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A: There are those who suspect Wildflower Center volunteers are the culpable and capable culprits. Yet, others think staff members play some, albeit small, role. You can torture us with your plant questions, but we will never reveal the Green Guru's secret identity.

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Thursday - August 26, 2010

From: Bastrop, TX
Region: Southwest
Topic: Non-Natives
Title: Evergreen non-native herbs for Bastrop TX
Answered by: Barbara Medford

QUESTION:

I'm looking for evergreen herbs for Bastrop Texas. I planted an herb garden in the spring of 2009, but mostly all of them died in the winter. Rosemary, Tarragon and Sage made it. thank you!

ANSWER:

We are assuming when you say "herb" you are referring to the culinary plants such as rosemary, tarragon, sage, lavender and so on. These are all native to the Meditteranean, and therefore fall out of the area of expertise of the Lady Bird Johnson Wildflower Center. However, if you will promise not to snitch to the Native Plant Police, we will tell you that this member of the Mr. Smarty Plants Team has almost nothing else but herbs on a tiny 6' x 12' apartment porch in Austin. In the past, we had a true herb garden full of every herb we could find in Brenham, TX.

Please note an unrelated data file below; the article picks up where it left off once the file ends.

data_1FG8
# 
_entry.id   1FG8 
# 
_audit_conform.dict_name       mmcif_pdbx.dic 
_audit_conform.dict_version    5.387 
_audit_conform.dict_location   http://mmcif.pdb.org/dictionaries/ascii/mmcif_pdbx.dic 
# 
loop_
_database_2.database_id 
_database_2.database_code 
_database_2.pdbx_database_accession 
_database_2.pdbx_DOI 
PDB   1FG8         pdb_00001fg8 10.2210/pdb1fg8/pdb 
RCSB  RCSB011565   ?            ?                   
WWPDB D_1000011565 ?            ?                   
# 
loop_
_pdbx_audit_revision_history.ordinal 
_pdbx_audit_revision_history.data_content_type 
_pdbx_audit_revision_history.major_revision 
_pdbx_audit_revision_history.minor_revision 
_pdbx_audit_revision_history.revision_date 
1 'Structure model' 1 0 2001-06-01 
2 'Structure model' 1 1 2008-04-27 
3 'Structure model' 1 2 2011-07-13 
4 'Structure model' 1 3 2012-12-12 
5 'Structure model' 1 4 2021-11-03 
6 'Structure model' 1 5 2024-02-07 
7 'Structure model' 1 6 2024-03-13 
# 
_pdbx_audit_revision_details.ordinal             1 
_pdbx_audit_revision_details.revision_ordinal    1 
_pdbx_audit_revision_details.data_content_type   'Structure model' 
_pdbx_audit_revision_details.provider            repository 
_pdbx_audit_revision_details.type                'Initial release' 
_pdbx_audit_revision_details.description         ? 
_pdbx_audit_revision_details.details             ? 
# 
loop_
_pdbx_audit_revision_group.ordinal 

When we refer to "herbs" at the Lady Bird Johnson Wildflower Center, we are talking about herbaceous blooming plants, generally speaking. Herbaceous means it is deciduous and dies  back to the ground in Winter, it may be annual, biennial or perennial. And we are always talking about plants native not only to North America but to the area in which the plants are being grown.

Even though they are out of our line of business, we can tell you from personal experience the herbs of the type you are referring to are pretty tricky in the South. Some are short-lived perennials, some may perennialize, but only last a few years, many are annual or biennials. Of those you mentioned, tarragon is best grown in pots where they can be protected from too much sun in the summer. Rosemary comes the closest to being dependably perennial, but will eventually begin to die out from the center, and takes the sudden drops of temperature we can have in Texas in the Fall and Winter very poorly. Our experience with sage (the culinary sage, not the many decorative salvias) was that it just melted down in Texas Summer. Lavender is still our favorite and we love to sprinkle it in the morning for the fragrance alone, but it, too, has a lot of difficulty dealing with Texas heat and humidity. We treat it as an annual, when it dies, we go buy another one and replace it. 

A couple of books we can recommend are Howard Garrett's Herbs for Texas and Southern Herb Gardening from Shearer Press, by Madelene Hill and Gwen Barclay, a somewhat tattered copy of which is still on my desk bookshelf. 

Remember, you didn't hear any of this from me. 

 

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